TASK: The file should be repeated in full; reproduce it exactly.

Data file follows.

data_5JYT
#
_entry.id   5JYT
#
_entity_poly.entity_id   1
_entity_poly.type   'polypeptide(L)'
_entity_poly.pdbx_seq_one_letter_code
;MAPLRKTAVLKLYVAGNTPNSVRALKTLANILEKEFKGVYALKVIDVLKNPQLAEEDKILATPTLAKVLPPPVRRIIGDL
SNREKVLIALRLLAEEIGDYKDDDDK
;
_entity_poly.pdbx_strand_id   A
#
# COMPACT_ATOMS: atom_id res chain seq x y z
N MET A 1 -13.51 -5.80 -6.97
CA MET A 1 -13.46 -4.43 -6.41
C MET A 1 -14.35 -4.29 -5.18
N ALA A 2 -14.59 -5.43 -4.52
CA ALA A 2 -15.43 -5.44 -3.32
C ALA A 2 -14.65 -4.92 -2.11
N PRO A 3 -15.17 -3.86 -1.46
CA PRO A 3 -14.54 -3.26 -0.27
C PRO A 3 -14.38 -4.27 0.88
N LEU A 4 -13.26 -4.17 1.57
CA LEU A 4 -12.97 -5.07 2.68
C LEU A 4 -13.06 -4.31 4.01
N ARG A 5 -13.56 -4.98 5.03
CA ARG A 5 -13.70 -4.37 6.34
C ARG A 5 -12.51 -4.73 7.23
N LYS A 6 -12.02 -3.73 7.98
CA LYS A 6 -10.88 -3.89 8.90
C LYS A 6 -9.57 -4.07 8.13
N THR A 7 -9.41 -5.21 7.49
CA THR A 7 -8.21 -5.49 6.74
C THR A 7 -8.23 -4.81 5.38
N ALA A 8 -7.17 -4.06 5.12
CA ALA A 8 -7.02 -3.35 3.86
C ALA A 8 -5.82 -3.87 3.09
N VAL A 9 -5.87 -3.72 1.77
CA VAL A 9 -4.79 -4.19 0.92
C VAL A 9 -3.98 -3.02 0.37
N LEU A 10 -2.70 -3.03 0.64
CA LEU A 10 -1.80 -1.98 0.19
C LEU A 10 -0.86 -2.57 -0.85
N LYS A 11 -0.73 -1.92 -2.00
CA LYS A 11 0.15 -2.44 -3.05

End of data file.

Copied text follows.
data_5JYT
#
_entry.id   5JYT
#
_entity_poly.entity_id   1
_entity_poly.type   'polypeptide(L)'
_entity_poly.pdbx_seq_one_letter_code
;MAPLRKTAVLKLYVAGNTPNSVRALKTLANILEKEFKGVYALKVIDVLKNPQLAEEDKILATPTLAKVLPPPVRRIIGDL
SNREKVLIALRLLAEEIGDYKDDDDK
;
_entity_poly.pdbx_strand_id   A
#
# COMPACT_ATOMS: atom_id res chain seq x y z
N MET A 1 -13.51 -5.80 -6.97
CA MET A 1 -13.46 -4.43 -6.41
C MET A 1 -14.35 -4.29 -5.18
N ALA A 2 -14.59 -5.43 -4.52
CA ALA A 2 -15.43 -5.44 -3.32
C ALA A 2 -14.65 -4.92 -2.11
N PRO A 3 -15.17 -3.86 -1.46
CA PRO A 3 -14.54 -3.26 -0.27
C PRO A 3 -14.38 -4.27 0.88
N LEU A 4 -13.26 -4.17 1.57
CA LEU A 4 -12.97 -5.07 2.68
C LEU A 4 -13.06 -4.31 4.01
N ARG A 5 -13.56 -4.98 5.03
CA ARG A 5 -13.70 -4.37 6.34
C ARG A 5 -12.51 -4.73 7.23
N LYS A 6 -12.02 -3.73 7.98
CA LYS A 6 -10.88 -3.89 8.90
C LYS A 6 -9.57 -4.07 8.13
N THR A 7 -9.41 -5.21 7.49
CA THR A 7 -8.21 -5.49 6.74
C THR A 7 -8.23 -4.81 5.38
N ALA A 8 -7.17 -4.06 5.12
CA ALA A 8 -7.02 -3.35 3.86
C ALA A 8 -5.82 -3.87 3.09
N VAL A 9 -5.87 -3.72 1.77
CA VAL A 9 -4.79 -4.19 0.92
C VAL A 9 -3.98 -3.02 0.37
N LEU A 10 -2.70 -3.03 0.64
CA LEU A 10 -1.80 -1.98 0.19
C LEU A 10 -0.86 -2.57 -0.85
N LYS A 11 -0.73 -1.92 -2.00
CA LYS A 11 0.15 -2.44 -3.05